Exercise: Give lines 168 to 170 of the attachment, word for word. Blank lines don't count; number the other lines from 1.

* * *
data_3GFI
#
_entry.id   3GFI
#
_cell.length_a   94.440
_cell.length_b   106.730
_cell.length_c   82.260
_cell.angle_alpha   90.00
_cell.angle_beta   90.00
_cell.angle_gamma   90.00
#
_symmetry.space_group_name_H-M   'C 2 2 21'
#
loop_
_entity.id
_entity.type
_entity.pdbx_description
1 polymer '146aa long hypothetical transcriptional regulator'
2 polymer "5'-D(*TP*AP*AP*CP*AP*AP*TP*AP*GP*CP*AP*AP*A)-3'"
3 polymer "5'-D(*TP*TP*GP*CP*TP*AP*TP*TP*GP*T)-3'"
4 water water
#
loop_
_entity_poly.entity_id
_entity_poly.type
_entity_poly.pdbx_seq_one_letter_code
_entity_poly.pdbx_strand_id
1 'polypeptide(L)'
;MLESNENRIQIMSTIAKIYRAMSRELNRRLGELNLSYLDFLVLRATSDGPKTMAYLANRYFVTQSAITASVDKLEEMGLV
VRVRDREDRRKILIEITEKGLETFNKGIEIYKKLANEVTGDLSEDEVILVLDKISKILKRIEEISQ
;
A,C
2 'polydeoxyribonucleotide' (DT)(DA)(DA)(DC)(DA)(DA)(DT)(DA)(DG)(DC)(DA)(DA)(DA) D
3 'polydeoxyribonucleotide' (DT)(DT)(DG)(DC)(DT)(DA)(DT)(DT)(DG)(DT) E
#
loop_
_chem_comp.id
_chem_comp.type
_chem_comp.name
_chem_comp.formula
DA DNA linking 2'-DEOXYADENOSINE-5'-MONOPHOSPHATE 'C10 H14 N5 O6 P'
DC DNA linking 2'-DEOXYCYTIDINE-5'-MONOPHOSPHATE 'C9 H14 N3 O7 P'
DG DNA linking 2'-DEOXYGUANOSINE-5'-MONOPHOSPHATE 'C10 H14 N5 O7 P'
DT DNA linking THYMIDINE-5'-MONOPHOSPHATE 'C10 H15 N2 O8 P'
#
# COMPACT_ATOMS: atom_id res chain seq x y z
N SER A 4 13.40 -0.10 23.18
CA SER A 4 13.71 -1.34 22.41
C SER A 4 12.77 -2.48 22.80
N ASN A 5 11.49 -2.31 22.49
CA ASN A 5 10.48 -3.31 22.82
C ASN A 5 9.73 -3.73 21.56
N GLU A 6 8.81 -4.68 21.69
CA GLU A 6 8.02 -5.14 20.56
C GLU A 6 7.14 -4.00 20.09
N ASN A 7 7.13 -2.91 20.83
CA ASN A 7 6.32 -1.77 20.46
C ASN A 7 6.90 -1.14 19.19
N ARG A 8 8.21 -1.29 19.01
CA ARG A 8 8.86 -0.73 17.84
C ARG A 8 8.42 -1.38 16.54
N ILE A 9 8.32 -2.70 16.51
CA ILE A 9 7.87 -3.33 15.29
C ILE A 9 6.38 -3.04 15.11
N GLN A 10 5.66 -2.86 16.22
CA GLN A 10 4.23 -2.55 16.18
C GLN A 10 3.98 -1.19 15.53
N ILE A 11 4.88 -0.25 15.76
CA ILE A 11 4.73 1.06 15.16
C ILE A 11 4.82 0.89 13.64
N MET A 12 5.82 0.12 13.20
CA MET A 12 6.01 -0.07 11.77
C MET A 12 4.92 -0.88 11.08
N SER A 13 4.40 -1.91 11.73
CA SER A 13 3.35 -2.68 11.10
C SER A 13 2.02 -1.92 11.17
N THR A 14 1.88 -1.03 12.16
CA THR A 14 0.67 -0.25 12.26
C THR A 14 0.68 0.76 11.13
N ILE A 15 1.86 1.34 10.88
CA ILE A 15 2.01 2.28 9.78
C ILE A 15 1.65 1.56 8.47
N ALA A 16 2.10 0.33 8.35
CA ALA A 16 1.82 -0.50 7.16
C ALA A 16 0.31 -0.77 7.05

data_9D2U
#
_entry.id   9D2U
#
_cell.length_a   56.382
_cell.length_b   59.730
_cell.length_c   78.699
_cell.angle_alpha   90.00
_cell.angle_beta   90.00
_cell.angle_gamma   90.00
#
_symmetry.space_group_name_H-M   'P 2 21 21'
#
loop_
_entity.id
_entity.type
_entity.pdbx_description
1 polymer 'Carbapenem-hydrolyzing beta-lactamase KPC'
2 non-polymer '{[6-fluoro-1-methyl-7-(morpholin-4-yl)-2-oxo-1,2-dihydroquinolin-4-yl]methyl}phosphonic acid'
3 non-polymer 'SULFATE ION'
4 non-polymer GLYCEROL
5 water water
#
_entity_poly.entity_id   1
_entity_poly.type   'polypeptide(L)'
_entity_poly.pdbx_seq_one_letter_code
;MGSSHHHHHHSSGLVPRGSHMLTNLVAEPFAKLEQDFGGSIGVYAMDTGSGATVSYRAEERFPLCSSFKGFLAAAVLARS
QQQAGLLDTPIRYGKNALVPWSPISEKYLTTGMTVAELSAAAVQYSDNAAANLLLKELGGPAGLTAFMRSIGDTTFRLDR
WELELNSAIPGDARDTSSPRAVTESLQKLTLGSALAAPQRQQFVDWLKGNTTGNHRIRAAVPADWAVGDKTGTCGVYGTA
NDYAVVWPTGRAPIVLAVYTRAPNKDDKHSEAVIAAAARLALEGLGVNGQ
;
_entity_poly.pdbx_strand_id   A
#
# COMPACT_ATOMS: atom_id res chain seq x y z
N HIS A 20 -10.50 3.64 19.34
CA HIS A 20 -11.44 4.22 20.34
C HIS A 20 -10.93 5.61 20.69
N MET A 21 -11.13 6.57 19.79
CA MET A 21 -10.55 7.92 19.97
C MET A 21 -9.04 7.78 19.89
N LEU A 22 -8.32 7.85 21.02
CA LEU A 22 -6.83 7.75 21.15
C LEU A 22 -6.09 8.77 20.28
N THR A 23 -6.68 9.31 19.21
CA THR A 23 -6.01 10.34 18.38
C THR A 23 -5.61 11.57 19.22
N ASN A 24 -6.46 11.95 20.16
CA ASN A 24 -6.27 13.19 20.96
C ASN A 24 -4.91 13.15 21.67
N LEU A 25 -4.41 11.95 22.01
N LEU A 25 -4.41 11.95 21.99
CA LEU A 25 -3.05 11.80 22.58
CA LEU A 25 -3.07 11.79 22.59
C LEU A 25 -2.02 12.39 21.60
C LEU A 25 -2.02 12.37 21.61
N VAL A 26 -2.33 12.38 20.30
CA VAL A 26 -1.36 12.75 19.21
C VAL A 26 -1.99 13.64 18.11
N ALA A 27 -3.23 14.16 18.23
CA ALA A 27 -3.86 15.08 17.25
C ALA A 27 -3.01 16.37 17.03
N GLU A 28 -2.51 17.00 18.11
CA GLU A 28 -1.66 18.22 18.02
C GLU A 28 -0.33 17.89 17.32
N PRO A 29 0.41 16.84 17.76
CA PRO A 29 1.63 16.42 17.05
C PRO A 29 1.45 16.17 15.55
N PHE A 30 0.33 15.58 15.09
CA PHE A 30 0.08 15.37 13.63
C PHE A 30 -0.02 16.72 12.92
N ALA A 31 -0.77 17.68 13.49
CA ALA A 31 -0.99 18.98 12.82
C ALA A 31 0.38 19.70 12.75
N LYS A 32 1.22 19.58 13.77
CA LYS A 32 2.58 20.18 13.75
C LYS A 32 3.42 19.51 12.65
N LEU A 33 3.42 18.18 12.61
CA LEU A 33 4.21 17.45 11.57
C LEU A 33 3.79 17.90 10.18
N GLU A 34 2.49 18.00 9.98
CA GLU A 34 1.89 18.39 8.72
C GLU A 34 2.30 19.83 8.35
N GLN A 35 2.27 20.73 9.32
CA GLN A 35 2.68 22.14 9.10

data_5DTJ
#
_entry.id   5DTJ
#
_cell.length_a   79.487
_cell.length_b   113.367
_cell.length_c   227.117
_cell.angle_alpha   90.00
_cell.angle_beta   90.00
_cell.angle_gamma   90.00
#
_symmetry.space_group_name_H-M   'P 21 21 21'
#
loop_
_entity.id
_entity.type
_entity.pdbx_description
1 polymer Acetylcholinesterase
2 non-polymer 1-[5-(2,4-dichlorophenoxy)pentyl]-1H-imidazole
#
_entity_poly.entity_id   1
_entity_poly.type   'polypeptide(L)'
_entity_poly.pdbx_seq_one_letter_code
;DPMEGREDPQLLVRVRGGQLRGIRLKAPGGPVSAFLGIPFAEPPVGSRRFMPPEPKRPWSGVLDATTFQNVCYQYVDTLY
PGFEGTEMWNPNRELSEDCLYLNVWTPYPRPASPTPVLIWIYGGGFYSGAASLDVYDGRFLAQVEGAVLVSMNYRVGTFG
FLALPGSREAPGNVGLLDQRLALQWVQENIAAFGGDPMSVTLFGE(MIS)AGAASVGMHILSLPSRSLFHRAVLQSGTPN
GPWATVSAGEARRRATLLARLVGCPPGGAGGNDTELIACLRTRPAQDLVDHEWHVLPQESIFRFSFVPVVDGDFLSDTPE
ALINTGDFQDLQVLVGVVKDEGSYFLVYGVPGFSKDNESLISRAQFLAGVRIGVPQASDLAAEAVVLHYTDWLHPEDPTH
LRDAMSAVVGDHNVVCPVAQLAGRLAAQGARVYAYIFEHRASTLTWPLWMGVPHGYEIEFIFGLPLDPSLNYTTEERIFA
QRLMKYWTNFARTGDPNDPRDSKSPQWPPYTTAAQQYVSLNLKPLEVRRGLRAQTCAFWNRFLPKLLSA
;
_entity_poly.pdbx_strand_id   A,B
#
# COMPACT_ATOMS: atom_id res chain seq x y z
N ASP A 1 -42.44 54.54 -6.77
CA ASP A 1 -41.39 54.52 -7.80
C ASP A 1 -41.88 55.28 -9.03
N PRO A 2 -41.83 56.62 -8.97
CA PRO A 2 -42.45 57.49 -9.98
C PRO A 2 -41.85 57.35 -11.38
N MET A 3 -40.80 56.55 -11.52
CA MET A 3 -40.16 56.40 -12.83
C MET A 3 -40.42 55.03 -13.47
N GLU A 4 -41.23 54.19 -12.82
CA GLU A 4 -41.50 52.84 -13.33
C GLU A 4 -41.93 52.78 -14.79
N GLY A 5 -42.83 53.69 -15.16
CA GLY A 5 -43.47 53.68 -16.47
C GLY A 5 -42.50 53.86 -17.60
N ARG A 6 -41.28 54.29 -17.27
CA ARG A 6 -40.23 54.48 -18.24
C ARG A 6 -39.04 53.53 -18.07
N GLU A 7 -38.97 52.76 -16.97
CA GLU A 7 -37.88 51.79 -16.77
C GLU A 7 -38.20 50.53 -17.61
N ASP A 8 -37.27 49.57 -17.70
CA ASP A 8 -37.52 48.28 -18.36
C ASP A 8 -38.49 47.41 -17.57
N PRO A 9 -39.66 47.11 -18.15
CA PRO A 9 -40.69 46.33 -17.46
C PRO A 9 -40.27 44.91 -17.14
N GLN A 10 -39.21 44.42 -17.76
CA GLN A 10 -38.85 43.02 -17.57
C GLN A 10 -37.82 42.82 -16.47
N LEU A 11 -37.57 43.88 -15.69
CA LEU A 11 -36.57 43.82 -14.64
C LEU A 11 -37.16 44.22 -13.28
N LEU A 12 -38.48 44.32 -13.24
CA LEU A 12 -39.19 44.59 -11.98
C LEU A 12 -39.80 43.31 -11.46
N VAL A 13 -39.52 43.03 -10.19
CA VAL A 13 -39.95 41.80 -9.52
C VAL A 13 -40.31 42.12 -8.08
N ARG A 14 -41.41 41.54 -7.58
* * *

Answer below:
N GLN A 35 2.27 20.73 9.32
CA GLN A 35 2.68 22.14 9.10

data_5DTJ